If I could just be curled up on a couch all day (like I am today), I think I could manage okay. But having to get dressed and go to work, where I have to pretend everything is totally peachy, is really pushing me to my limit. I count every single minute until the day is over, then start dreading the next day. I’ve finished 4 of 10 work days before my next ultrasound, and I’m barely holding it together. I’m not sure what I’d do if I wasn’t working part time, maybe I’d have to consider unpaid leave.

I have to say though, the hardest part of feeling sick all the time is that I’m SO ANGRY that I feel this way. I’ve had to do this FIVE times!! Is it not unfair enough that I have to have miscarriage after miscarriage, do I also have to be punished with months and months of feeling like I have the flu too? I’ve done the equivalent of a full pregnancy’s worth of first trimesters, feeling more nauseous than most pregnant women ever feel. If I actually had the flu I could stay home, or if I was a normal pregnant woman I could get away with telling people. But instead I have to pretend everything is f*ing fine, and go about my life like nothing is wrong. It just feels like kicking me over and over when I’m already down.

In less angry news, I’ve spent a lot of time over the last few days thinking about my options, however few, going forward. As so many of you commented, there are options out there, and the question for me always goes back to just how much time and money am I willing to risk on a longshot? Adoption has always been our backup option, our plan B. And the thing about adoption is it’s close to a sure bet. It’s expensive and seems insanely hard, but we know that we could do it and in the end we would have a child. We’ve already done a lot of research, so we know what agency we would probably use, how much it would cost (we could set an upper limit), and most of what’s involved in the process. It would also feel like we were taking control finally, after 3 years of having absolutely no control over anything. Plan B doesn’t have to be the end of the world, maybe (maybe) I could even get excited about it eventually.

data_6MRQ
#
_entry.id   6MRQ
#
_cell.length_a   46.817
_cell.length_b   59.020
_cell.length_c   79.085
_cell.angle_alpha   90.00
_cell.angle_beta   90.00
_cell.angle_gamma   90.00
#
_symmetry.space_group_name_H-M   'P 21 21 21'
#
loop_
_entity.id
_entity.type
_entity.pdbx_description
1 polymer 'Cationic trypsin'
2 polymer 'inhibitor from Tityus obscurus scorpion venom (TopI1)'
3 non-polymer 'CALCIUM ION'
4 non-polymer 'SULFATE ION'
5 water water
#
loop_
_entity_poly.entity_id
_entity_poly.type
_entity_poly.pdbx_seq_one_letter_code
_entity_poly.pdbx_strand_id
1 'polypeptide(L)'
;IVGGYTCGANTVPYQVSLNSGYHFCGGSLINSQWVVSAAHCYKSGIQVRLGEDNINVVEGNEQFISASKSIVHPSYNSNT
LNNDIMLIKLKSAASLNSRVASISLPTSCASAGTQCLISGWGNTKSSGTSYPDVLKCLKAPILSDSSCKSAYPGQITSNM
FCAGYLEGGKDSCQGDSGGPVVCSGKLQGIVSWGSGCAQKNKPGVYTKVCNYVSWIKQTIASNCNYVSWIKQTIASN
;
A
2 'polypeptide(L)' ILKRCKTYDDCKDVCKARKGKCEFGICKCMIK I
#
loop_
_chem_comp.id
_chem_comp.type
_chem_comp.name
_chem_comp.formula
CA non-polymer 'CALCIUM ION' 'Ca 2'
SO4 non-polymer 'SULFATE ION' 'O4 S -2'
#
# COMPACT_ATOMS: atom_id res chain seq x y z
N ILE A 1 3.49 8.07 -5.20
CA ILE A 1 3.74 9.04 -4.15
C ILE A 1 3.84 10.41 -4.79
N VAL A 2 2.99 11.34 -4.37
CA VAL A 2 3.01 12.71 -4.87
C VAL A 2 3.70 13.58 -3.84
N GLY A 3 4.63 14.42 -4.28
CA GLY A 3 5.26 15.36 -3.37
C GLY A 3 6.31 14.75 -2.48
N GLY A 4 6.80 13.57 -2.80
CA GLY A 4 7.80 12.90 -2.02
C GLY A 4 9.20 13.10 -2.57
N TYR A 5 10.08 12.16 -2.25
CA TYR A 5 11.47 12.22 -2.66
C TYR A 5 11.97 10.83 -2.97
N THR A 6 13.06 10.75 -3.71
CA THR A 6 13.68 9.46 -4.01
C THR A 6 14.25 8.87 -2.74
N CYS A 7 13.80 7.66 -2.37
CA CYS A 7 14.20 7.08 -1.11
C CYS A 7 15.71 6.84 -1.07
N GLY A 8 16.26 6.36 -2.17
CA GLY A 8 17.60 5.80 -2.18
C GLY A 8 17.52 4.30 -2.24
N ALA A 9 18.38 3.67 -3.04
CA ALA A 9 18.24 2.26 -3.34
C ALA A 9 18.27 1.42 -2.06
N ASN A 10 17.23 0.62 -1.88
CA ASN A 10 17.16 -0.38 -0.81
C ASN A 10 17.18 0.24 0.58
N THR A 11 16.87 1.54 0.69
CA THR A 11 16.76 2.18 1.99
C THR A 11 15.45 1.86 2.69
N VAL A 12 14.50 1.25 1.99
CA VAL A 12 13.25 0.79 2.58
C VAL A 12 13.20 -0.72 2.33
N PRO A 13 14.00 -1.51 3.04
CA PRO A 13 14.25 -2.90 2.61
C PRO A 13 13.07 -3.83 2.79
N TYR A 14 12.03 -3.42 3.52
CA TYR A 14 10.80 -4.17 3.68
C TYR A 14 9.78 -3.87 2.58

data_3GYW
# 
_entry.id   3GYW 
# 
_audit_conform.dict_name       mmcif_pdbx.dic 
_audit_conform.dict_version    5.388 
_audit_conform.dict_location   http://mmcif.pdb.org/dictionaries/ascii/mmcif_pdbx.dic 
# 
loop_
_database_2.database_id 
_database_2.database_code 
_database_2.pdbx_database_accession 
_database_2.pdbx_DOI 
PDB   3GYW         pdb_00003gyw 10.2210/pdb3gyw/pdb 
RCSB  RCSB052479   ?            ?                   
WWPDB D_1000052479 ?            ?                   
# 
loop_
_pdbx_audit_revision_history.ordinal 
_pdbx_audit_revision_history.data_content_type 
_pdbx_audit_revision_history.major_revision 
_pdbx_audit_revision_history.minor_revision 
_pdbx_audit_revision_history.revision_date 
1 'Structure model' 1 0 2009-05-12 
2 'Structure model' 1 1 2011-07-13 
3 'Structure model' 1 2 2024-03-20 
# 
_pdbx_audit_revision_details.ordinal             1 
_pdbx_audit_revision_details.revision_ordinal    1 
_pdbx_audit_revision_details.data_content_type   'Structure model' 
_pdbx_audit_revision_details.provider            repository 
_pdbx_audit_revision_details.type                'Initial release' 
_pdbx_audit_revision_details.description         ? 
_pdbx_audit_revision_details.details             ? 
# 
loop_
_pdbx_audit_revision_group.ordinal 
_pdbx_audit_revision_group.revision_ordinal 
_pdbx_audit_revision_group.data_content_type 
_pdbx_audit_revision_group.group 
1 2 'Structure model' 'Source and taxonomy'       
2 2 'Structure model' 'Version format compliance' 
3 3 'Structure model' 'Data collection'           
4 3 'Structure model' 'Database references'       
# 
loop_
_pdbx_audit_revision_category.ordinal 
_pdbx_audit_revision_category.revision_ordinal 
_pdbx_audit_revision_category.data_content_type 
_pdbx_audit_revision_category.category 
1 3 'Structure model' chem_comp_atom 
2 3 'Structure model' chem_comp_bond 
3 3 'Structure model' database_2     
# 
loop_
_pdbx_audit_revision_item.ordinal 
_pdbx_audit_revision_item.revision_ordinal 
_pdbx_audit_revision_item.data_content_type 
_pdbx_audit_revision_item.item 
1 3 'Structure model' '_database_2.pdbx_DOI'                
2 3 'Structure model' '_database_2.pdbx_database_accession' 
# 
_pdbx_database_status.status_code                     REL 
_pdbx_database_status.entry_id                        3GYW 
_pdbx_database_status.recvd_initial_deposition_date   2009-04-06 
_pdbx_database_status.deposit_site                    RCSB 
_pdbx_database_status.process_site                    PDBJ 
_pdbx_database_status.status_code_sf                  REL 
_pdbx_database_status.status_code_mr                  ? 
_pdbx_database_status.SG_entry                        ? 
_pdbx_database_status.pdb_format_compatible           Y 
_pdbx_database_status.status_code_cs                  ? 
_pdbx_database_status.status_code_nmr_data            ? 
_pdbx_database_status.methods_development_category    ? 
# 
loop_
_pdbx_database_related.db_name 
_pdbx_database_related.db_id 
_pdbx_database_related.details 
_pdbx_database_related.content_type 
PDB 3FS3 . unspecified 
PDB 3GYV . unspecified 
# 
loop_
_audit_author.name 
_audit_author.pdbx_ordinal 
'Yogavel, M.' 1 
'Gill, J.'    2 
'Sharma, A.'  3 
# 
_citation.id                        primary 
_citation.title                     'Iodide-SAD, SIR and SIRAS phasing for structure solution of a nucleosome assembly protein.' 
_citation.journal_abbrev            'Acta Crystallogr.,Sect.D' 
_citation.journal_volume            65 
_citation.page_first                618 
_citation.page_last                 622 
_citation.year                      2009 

BUT. I can’t do any of that while I’m bogged down by unanswered questions. I’ve always said if I had some sort of explanation for my losses I could start to move on. When you don’t know whats wrong, it feels like an answer or a solution could be right around the corner. What if I just asked one more question? What if we did just one more test? What if we saw just one more doctor? Maybe the answer is just sitting there waiting to be found, and all the horror of the past 3 years will melt away as we suddenly have a miracle cure. There are always more articles, more blogs, to read and get ideas about possible explanations. I could truly fall down the rabbit hole and never come out chasing answers that ultimately might never exist. I’m already feeling the frustration of the having wasted this last full year on a single attempt. If we’d moved on after our loss last December, like we said we would, we could have a child by now. So, as badly as I want answers, I feel like I need to be careful not to be too drawn in to the possibility that one more (test/doctor/treatment/attempt) could be the magical solution. It’s a fine line, because I don’t want to give up too early when there are valid things left to try, but I don’t want to waste the rest of my life chasing a hopeless dream either.

With that in mind, we have decided to see just one more doctor. We made an appointment with a doctor who is a definite proponent of the embryoscopy procedure. We were super lucky to get in to see him so quickly, our appointment is next Thursday (the 12th), so it won’t be too late to still do embryoscopy if he convinces us there is information to be had from it. From his website, it’s clear that he has a different opinion about RPL than Dr. O., and as much as I respect Dr. O, I’m beyond fed up with the attitude that we have to ‘just keep trying’ because there are no more answers to be had. Ultimately he may be right, but I need to at least try asking one more person. I strongly suspect that this new doctor (Dr. A), will have something different to say, and then the question will become, who do we beleive? When all you have to go on is one person’s opinion versus another person’s opinion, how do you know who to trust? I guess we’ll cross that bridge when we get there.

So, today what I’m working on is the list of questions we want to ask Dr. A. The bottomline question is, what do you think our options are? But, to get to that point, my hope is that we can look at the ‘evidence’ so to speak, in the form of my history and the details of my losses, and see if they provide any clues to the type of problem we’re dealing with. From what I’ve heard/read of him so far, I think that he may be the type of doctor who is willing to think things through this way with us, rather than just saying ‘no way to know, just keep trying’.